Mixed gender sleepovers, ok and a big NO?????

(77 Posts)
MaryRose Thu 04-Jul-13 13:20:01

So here's the dilemma, DD12 (nearly 13) wants to go to the movies then sleepover at best friend's for birthday next week....so far so good...but then I find out that amongst others a couple of boys will be going to the movie and sleeping over too. Now don't get me wrong, I do trust DD 100%, she's a top student who's won academic awards this year,applies herself at school and swims and does other sports to a high level, apart from the usual teenage hassles I have no bother with her BUT it just doesn't feel quite right to allow this, what do others think? And if I say no how can I do it without all hell breaking loose???!! ;-)

bigTillyMint Thu 04-Jul-13 13:24:54

It would be a definite no from me.

DD is a top student, but her ex-bf wanted to take things further than she did - I dread to think what might have happened on a mixed sleepover.

MaryRose Thu 04-Jul-13 13:42:38

This is the thing that worries me bigTillyMint, I know my DD is sensible, but it's the other kids you can't be sure about. But then my friend, who I regard as pretty sensible, says she has no problem with it, that our girls are nice well brought up girls and we should trust them, don't know what to do for the best confused

bigTillyMint Thu 04-Jul-13 15:38:37

Yes, my DD is a nice well brought up girl too. And her bf seemed to be very polite, etc. But he was a raging bed of testosterone too!
Doing more than most parents would want them to do at that age seems to be quite common amongst some of DD's year-group, and they come from what you would describe as nice MC families - it can happen with any children.

Of course, these boys may be entirely sweet and innocent and nothing like that remotely likely to happen.

Why do they want a mixed sleepover? Couldn't they have a mixed party and then the boys go home and just the girls sleep over?

orangeandemons Thu 04-Jul-13 15:41:20

Who does actually host these?

My ds always wanted these and I'd never let him. Do normal parents think it ok?

Jimalfie Thu 04-Jul-13 15:45:54

Message withdrawn at poster's request.

Wishihadabs Thu 04-Jul-13 15:49:56

I've still to encounter this as a parent, but from my teenage years not much really goes on at these things. A bit of snogging and groping then sleeping in each other's arms from memory, think I was more like 15 tho.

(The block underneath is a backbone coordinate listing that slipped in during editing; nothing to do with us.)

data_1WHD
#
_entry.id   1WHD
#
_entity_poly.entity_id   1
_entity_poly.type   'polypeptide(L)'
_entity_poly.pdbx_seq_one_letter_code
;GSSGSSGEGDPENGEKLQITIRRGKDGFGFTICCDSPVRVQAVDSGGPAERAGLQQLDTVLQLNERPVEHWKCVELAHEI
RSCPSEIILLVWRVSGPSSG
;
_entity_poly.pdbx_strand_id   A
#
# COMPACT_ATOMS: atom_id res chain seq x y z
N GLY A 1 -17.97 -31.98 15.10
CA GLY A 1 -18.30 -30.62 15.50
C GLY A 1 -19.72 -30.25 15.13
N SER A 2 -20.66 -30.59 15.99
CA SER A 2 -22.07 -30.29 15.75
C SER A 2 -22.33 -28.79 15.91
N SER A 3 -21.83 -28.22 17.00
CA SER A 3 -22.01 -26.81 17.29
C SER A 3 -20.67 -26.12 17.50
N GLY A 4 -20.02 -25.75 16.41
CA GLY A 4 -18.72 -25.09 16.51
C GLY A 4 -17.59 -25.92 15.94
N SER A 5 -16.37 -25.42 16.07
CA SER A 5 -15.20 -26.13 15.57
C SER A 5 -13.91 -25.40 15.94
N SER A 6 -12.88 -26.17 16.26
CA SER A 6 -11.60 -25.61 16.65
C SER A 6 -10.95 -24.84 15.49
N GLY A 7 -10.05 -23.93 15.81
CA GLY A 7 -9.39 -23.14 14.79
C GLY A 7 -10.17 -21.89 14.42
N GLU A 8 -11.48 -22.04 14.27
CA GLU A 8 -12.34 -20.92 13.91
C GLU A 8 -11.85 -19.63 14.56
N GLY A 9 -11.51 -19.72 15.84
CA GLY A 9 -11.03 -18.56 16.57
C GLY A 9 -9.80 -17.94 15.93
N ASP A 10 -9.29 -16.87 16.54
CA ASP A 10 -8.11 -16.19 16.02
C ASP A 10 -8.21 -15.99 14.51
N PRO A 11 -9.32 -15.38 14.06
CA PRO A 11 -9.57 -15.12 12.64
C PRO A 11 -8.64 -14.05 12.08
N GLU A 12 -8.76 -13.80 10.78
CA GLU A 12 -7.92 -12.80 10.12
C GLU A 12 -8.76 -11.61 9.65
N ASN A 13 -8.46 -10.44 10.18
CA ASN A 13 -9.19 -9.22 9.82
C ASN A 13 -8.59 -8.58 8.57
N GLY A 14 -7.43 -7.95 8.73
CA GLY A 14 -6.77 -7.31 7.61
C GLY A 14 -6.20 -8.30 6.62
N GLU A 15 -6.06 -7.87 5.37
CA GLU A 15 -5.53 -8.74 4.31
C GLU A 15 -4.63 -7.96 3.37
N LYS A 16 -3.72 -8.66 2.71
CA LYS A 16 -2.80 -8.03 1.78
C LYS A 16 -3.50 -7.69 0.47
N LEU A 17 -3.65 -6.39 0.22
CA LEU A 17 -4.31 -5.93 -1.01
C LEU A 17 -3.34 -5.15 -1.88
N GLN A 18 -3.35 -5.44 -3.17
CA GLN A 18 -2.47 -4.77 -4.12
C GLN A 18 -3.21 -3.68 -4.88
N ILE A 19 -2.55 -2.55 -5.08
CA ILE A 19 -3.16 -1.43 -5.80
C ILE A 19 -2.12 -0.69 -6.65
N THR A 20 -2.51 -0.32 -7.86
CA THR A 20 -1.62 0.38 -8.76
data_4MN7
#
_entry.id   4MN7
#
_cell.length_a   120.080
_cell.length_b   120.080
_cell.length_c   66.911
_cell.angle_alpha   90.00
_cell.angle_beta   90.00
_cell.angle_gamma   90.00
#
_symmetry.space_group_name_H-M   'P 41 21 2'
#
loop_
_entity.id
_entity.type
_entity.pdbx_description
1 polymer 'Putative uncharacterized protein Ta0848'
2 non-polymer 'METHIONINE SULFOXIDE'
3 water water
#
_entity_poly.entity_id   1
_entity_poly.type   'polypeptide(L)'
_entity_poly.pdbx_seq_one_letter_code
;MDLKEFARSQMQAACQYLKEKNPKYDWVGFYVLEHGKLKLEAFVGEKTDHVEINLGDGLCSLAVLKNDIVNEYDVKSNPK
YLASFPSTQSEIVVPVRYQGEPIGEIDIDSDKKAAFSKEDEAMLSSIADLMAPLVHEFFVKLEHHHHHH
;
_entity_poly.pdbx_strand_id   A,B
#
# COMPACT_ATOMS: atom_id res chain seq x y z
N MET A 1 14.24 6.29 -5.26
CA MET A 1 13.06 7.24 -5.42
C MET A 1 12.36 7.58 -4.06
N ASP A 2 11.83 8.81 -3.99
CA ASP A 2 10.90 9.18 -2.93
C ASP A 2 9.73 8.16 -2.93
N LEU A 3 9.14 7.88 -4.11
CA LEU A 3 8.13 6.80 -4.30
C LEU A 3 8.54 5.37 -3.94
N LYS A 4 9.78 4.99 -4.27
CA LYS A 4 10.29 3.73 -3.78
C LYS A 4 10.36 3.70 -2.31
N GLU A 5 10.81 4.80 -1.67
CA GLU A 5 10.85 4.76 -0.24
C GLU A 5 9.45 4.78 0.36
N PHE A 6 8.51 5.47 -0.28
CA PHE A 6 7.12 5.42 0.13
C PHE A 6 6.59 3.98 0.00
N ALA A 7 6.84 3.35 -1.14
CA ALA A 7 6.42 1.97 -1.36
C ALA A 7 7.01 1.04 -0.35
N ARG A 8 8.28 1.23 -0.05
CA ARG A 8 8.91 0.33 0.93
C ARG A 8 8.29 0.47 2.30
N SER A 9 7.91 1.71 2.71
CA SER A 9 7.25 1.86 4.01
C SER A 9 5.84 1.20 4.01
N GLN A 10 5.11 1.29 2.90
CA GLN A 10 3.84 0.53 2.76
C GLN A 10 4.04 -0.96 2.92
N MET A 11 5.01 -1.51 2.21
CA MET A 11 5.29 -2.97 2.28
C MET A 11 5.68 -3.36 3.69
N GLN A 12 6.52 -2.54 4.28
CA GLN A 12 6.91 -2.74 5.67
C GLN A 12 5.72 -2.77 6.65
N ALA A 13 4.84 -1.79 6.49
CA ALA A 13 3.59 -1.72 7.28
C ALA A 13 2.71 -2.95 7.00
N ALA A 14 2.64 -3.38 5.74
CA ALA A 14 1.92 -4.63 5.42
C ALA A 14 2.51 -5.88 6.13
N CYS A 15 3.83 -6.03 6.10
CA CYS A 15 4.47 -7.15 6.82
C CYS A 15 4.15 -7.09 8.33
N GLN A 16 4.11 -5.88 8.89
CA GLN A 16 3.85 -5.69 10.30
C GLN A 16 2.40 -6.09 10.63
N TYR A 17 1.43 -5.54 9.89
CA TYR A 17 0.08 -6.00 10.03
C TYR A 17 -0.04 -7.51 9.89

50shadesofvomit Thu 04-Jul-13 15:57:55

My ds is 12 and if he asked to host one Id tell him that the girls can stay until late- 9pm or 10pm but that the sleepover would be boys only. I would not want to have to supervise a mixed sleepover and have to explain myself to other parents if something happened.

Round here boys and girls are friends but there has been no mixed sleepovers yet. Phew!!

MaryRose Thu 04-Jul-13 17:16:24

It seems to be quite a common thing to have these now. I wouldn't want to host one and I'm edging towards a 'no' to my DD (cue fireworks!) it's not that I think anything would go on it's just the idea does make me feel uncomfortable...

TeamEdward Thu 04-Jul-13 17:21:38

No advice, (DS are much younger) but kudos on the stealth boast in your OP!
grin

Reiltin Thu 04-Jul-13 17:28:47

You're assuming that there's nothing going on between any of the kids of the same gender . . .

NewFairy Thu 04-Jul-13 17:32:21

Could you compromise and let dd go to the cinema, then back to friends house, but invent a reason why she needs to be up early the next morning so say she cant stay for the sleepover.

With DDs friends, its quite common for one or other to have to leave at 10.30 or 11pm as they have family plans the next day.

NewFairy Thu 04-Jul-13 17:33:05

Thats just for girl sleepovers btw grin

flow4 Thu 04-Jul-13 17:44:01

As the mother of two teenage boys, I am about 99.99% sure that at 13, girls are more advanced than boys, and are far, far more likely to be thinking about snogging etc.!

flow4 Thu 04-Jul-13 17:49:02

My 13 yo DS2 has had several sleepovers with female friends btw... The last one was slightly odd, because a female friend invited him and his 'girlfriend' to sleep over, but GF's parents said 'no' - having previously said 'yes' when they were just friends and not 'going out'... So DS2 ended up sleeping over with female friend, while GF went home! confused

OneLieIn Thu 04-Jul-13 17:49:05

How did you find out?? Was she honest and open upfront?

scherazadey Thu 04-Jul-13 17:53:24

Agree with flow, most 13 year old boys are more interested in xbox than snogging! Can't believe people actually think a 12-13 year olds mixed sleepover is going to end in an orgy! A lot of over thinking going on here...

NoRainNoRainbow Thu 04-Jul-13 17:53:53

Between 12 and 16 I went to loads of these, at least once a month. There was no rampant shagging. We only scared ourselves stupid with horror films.